>>>a=6 >>>b=5 >>>c=4 >>>d=c >>>print(d) >>>del b >>># a and b "must be" garbage collection or "maybe" garbage collection
a and b maybe Garbage collection or a and b must be Garbage collection ? How to prove it?
CPython uses reference counting. Jython and IronPython use their underlying VM's GC. Having said that, CPython interns small integers, including those used in your code, and therefore those specifically will never be GCed.
Python variables are just names referring to objects. In your example you have three objects, the integers 4, 5 and 6.
The integer 6 is referenced by a, 5 is initially referenced by b, and 4 is referenced by both c and d. Then you call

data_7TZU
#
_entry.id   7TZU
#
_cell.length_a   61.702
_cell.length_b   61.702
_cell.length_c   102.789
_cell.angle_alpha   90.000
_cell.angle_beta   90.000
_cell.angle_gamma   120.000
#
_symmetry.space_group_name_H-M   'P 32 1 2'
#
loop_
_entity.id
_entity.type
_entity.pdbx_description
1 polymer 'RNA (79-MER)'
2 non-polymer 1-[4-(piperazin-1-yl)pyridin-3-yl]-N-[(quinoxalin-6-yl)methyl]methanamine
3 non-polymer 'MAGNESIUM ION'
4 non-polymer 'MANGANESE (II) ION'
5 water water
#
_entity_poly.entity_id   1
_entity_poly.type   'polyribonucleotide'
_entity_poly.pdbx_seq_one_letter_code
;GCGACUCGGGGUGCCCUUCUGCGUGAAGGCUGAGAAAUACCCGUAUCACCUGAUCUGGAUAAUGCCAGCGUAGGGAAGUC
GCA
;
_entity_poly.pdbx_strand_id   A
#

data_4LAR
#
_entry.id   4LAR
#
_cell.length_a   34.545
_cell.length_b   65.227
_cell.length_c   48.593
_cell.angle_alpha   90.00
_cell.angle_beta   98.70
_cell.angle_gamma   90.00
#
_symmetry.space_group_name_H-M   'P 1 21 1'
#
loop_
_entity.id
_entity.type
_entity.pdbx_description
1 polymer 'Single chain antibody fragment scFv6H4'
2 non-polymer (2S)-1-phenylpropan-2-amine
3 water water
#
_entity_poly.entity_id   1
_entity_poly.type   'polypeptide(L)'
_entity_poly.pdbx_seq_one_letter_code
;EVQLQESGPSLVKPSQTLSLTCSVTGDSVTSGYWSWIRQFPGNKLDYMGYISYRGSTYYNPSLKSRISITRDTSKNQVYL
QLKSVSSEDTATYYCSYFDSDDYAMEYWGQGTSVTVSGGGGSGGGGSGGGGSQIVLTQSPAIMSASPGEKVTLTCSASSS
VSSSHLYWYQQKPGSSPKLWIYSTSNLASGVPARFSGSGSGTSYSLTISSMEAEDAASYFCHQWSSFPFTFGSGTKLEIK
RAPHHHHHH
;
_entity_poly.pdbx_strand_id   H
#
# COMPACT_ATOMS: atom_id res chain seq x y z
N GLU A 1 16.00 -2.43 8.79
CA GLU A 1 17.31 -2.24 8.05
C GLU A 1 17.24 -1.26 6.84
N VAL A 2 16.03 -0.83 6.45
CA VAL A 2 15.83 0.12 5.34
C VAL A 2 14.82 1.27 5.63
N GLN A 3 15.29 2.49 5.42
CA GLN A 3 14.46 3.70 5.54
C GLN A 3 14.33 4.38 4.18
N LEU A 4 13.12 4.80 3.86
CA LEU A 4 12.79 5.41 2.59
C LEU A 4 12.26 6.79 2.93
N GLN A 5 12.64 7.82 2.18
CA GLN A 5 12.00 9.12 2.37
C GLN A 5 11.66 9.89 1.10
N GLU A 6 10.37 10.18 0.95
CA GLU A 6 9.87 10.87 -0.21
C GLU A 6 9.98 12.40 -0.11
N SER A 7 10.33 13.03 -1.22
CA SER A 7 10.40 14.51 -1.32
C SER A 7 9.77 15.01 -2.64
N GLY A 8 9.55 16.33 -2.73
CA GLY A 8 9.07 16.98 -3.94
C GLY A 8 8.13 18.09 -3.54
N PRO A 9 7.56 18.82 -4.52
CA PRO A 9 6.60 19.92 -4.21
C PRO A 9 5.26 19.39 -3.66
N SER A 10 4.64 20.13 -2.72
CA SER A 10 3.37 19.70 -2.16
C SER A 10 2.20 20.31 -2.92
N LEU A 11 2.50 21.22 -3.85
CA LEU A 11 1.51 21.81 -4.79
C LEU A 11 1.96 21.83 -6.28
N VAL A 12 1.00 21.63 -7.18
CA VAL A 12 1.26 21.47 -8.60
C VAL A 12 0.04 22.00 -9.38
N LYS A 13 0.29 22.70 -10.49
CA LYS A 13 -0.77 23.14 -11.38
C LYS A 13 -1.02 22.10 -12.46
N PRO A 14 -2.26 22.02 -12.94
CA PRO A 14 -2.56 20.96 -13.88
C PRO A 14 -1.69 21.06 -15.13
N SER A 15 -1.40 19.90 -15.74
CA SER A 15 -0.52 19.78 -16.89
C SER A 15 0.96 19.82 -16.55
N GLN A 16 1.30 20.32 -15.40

Exactly how garbage collection is handled is an implementation detail.
Now look here:
So the numbers you used in this example will never be garbage collected.
As to when garbage is collected is described in the documentation of
The standard values for the thresholds are;
The way garbage collection works is an implementation detail. See also the question “My class defines
In CPython, reference counting is default, this implies that objects will be deleted in the moment the last reference gets deleted. So if you have an object called
However, CPython also maintains a list of cyclic objects, to deal with the special cases where reference counting fails. You cannot tell when objects which end up in this list will get deleted, but eventually they will.
In other Python implementations, there might be a full garbage collector for all objects, so you should never rely on